Friday, July 2, 2010

Beginning the South Loop

or, Hiking is Hard Work!
The Pinchot Trail Chronicle, Part 12
Monday June 28, 2010

[GPS readings would later show that we had covered 7.6 miles to our lunch stop]

1:40pm - We leave our lunch stop and go south on the Behler Swamp Trail. This trail also runs along the border of the state forest, and is of different character than most of what we have been hiking through. The ever-present mountain laurel is still around, but the trail is rockier, has more roots, is wetter, and very often tunnels through beautiful large stands of rhododendrons, some of which are in bloom.

The rhodos bloom in various shades of white, pink and light purple. The groves are perhaps 20 feet tall in places. We also pass through small stands of evergreens, mostly spruce I believe. We are passing through generally swampy ground, and that coupled with the intermittent showers that continue to follow us make the ground more slippery. I can feel my knee more and more as we move south. It has gone from a periodic twinge to a pretty much non-stop soreness. Nothing horrible yet, but I am aware of it all the time now.

1:59pm - We come out of the rhodo thickets and into a very large evergreen grove. It is dry and spongy here because of the thick carpet of pine needles. On the far side of the grove we join the Tanner road, another dirt and gravel forest service road that is probably mostly used by hunters in season. It is not nearly as pretty to be walking along a road rather than a trail, but the nice even footing gives a welcome respite from the need to be constantly watching your every step to make sure you don't trip over a rock or root hidden by the undergrowth. We are more tired now, and are hiking in wet boots. Continually brushing our way through wet undergrowth has made the rain water run down our legs, soak our socks, and wick down into our boots. Dave comments on the unpleasant squishing sound he is making with every step.

2:16pm - After a quarter mile of road, we duck back into the forest for a quarter mile, and then join the road again for almost a half mile. This section of road is a long gradual upslope, and going up actually gave my knee a bit of a rest. I know from day hiking that downhill is the worst on the knees, with level and uphill (within reason) not being nearly as bad.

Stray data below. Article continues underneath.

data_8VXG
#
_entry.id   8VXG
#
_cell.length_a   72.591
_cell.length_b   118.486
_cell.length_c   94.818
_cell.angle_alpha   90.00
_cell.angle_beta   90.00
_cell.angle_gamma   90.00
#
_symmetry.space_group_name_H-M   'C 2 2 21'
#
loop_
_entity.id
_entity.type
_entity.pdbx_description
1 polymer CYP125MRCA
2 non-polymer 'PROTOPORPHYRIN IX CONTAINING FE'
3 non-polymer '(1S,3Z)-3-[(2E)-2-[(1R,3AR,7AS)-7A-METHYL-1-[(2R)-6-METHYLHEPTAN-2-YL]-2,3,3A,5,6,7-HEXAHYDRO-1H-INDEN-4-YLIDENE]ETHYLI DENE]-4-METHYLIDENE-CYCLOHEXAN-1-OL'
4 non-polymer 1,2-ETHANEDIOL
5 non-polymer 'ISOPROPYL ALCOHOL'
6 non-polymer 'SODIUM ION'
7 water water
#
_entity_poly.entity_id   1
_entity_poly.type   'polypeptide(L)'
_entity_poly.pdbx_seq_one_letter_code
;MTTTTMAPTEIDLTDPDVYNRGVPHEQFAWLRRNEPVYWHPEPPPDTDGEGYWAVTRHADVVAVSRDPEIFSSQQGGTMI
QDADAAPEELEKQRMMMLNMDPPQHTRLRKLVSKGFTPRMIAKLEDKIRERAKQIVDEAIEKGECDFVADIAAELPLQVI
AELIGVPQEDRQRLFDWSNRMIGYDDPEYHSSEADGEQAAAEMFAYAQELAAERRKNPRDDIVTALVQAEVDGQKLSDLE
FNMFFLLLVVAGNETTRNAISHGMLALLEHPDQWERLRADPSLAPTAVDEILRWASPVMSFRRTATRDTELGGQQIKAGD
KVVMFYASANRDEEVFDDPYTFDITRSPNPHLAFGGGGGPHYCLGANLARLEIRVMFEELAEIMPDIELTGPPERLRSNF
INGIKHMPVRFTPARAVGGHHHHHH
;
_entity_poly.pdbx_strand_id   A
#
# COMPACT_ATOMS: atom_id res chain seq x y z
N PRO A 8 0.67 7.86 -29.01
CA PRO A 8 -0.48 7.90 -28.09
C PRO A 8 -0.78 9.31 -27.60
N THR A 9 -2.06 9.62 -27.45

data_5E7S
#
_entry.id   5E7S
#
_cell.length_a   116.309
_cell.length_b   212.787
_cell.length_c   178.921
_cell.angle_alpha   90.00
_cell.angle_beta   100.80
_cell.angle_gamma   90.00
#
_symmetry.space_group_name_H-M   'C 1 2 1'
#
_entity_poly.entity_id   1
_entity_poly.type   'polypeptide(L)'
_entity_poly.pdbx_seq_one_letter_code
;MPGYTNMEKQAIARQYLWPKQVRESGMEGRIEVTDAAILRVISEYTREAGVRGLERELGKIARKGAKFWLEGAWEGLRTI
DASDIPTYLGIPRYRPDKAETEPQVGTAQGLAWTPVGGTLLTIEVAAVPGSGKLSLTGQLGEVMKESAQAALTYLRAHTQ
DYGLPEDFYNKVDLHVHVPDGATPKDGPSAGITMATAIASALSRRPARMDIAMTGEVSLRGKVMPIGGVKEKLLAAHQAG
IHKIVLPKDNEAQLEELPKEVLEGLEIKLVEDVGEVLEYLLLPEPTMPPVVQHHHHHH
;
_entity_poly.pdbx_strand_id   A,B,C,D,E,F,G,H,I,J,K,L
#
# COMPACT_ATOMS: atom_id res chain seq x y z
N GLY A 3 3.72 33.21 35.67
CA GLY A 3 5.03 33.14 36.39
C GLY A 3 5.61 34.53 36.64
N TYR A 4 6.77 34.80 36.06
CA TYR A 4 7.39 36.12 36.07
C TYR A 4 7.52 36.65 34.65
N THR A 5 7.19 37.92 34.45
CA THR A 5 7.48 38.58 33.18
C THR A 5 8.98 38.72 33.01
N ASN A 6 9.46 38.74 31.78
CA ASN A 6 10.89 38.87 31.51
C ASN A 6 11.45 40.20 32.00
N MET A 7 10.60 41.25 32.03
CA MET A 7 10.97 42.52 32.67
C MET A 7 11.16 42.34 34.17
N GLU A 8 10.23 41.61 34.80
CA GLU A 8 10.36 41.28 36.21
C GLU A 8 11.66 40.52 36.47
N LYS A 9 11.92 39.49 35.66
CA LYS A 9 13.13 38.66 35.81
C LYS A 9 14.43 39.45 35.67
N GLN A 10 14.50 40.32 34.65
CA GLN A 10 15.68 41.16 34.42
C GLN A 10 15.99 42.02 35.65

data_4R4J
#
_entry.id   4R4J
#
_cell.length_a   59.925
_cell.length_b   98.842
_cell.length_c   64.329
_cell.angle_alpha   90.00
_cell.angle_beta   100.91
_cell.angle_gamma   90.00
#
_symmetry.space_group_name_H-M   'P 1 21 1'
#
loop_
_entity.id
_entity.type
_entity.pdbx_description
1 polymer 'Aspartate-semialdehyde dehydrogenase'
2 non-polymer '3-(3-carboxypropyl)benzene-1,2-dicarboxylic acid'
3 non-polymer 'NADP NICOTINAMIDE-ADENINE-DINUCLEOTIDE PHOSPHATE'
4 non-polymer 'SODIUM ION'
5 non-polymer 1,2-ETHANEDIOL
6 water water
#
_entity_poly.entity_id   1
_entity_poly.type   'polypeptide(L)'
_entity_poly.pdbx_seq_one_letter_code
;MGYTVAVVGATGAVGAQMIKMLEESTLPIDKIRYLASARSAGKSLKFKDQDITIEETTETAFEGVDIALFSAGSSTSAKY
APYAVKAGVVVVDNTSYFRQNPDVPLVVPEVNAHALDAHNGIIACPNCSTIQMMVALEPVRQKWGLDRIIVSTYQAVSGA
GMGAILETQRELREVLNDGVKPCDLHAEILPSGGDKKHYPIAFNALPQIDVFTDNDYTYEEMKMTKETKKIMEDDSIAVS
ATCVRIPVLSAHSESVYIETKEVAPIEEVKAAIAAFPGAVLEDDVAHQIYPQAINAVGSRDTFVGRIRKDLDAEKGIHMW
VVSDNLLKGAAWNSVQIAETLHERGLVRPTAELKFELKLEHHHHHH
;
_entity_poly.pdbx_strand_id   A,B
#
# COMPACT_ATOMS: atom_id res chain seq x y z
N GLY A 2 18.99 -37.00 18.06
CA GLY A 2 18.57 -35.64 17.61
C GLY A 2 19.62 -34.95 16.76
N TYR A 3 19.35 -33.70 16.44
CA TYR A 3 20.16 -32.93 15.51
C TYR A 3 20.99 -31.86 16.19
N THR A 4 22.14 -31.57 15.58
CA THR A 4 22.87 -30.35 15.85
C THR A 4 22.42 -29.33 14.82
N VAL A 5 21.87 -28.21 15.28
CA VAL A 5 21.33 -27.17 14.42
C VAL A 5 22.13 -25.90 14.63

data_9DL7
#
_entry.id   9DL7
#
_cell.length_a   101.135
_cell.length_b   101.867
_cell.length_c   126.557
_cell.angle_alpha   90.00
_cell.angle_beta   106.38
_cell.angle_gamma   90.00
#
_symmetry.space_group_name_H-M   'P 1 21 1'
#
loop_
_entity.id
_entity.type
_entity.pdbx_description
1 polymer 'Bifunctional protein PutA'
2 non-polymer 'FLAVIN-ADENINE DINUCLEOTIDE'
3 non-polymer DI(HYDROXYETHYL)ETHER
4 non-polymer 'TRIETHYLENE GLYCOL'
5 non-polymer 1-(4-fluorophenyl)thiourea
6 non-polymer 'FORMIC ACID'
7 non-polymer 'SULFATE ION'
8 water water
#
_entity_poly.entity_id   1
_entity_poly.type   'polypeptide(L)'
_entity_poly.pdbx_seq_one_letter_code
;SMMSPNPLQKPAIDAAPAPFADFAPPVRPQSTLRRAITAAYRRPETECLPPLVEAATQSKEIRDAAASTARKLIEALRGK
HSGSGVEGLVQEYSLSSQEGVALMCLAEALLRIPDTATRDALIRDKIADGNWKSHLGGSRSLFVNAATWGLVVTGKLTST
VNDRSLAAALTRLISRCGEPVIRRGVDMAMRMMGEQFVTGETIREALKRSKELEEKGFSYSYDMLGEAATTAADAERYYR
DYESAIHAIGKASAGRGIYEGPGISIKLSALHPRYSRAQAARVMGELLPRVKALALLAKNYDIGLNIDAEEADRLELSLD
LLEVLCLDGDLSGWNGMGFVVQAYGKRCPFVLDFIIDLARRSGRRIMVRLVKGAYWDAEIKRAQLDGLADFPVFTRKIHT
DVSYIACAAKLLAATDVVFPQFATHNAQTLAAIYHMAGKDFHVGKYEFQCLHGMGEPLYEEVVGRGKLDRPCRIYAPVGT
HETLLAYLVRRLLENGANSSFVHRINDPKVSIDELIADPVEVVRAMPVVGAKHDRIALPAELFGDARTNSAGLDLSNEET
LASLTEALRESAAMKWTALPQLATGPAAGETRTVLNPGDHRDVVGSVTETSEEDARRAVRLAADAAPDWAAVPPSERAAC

2:26pm - We reach the top of the slope and the small grass parking lot for the Choke Creek Nature Trail. There are no cars, but this is where we turn south again and head back into the forest for the duration of the day. I figure we have done over 9 miles at this point [GPS later says 9.4] and I have no great desire to do another step, but there is no mention of camp sites between here and Choke Creek. Also, one of the main reasons for planning the hike the way we did was to camp on the banks of the creek. So we grit our teeth and move on. I am periodically complaining about my knees, and it is both knees now. The right is pretty bad and the left has joined in. I know I am not the only one feeling the effects of our effort, as there are mumbles from my companions as well. I'm probably the most vocal though.

My discomfort was taking some of the fun out of things by now, but there were still pretty sights to see along the way, including bright orange salamanders, mountain laurels in bloom, and more rhododendrons than I had ever seen before. But, over the next few miles I do have to admit that my ability to see anything good pretty much evaporated. I was hot, wet, sweaty, sore, tired, and my knees had both pretty much turned into a burning throbbing mess. Others were mentioning sore feet as their main complaint, but my feet were either fine or my knees hurt so badly that I couldn't feel anything else.

2:45pm - We are still on this damned trail with no end in sight. We are certainly over 10 miles by now, and every time I think we are getting close to dropping down into the stream valley, the trail does some crazy switchback that adds steps. Every step counts at this point, and I am counting every painful one of them.

3:05pm - Finally! We reach the point where we begin to descend toward the stream. I am happy we are getting close, but the descent is agony. As I write this four days later, I have to stop and think about whether agony is really the right word, or if I am overstating for effect. But no, I am convinced that agony is the right word. Dave is beat. "All used up" I think is the phrase he used. I'm a wreck. Leo is the quietest of the three. Suffering in silence, or maybe not suffering, I'm not sure. The only bit of comic relief at this point was the teasing Leo's cell phone was giving him. I never lost my Verizon signal pretty much the whole time we were out, but Leo got about 5 seconds of reception per hour, just enough for his phone to recognize that it had missed calls and text messages, beep a couple of times and then die again before Leo could get it out of his pocket.

3:12pm - I hear water!

Next...finding camp and crashing.

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